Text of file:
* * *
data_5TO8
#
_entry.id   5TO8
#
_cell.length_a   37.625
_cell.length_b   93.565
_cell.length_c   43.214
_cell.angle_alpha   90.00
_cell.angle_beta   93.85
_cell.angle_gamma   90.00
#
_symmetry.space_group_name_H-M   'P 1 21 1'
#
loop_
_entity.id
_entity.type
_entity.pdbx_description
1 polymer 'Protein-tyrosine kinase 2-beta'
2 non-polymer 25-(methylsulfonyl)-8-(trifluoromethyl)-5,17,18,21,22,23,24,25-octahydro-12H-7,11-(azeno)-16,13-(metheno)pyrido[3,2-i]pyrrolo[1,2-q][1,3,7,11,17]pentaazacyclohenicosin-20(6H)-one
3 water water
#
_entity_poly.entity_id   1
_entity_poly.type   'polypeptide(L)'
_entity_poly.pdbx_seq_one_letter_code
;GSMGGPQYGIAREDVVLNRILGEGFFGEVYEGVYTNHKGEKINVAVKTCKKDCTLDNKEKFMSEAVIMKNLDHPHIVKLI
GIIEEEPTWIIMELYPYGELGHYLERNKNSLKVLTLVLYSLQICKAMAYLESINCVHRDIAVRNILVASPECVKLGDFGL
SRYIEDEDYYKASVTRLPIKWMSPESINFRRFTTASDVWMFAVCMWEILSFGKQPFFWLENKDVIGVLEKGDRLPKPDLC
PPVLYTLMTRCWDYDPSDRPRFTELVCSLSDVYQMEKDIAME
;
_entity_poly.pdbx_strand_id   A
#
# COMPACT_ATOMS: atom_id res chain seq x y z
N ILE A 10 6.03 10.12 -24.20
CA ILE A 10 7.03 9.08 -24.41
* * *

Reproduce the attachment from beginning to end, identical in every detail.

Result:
data_5TO8
#
_entry.id   5TO8
#
_cell.length_a   37.625
_cell.length_b   93.565
_cell.length_c   43.214
_cell.angle_alpha   90.00
_cell.angle_beta   93.85
_cell.angle_gamma   90.00
#
_symmetry.space_group_name_H-M   'P 1 21 1'
#
loop_
_entity.id
_entity.type
_entity.pdbx_description
1 polymer 'Protein-tyrosine kinase 2-beta'
2 non-polymer 25-(methylsulfonyl)-8-(trifluoromethyl)-5,17,18,21,22,23,24,25-octahydro-12H-7,11-(azeno)-16,13-(metheno)pyrido[3,2-i]pyrrolo[1,2-q][1,3,7,11,17]pentaazacyclohenicosin-20(6H)-one
3 water water
#
_entity_poly.entity_id   1
_entity_poly.type   'polypeptide(L)'
_entity_poly.pdbx_seq_one_letter_code
;GSMGGPQYGIAREDVVLNRILGEGFFGEVYEGVYTNHKGEKINVAVKTCKKDCTLDNKEKFMSEAVIMKNLDHPHIVKLI
GIIEEEPTWIIMELYPYGELGHYLERNKNSLKVLTLVLYSLQICKAMAYLESINCVHRDIAVRNILVASPECVKLGDFGL
SRYIEDEDYYKASVTRLPIKWMSPESINFRRFTTASDVWMFAVCMWEILSFGKQPFFWLENKDVIGVLEKGDRLPKPDLC
PPVLYTLMTRCWDYDPSDRPRFTELVCSLSDVYQMEKDIAME
;
_entity_poly.pdbx_strand_id   A
#
# COMPACT_ATOMS: atom_id res chain seq x y z
N ILE A 10 6.03 10.12 -24.20
CA ILE A 10 7.03 9.08 -24.41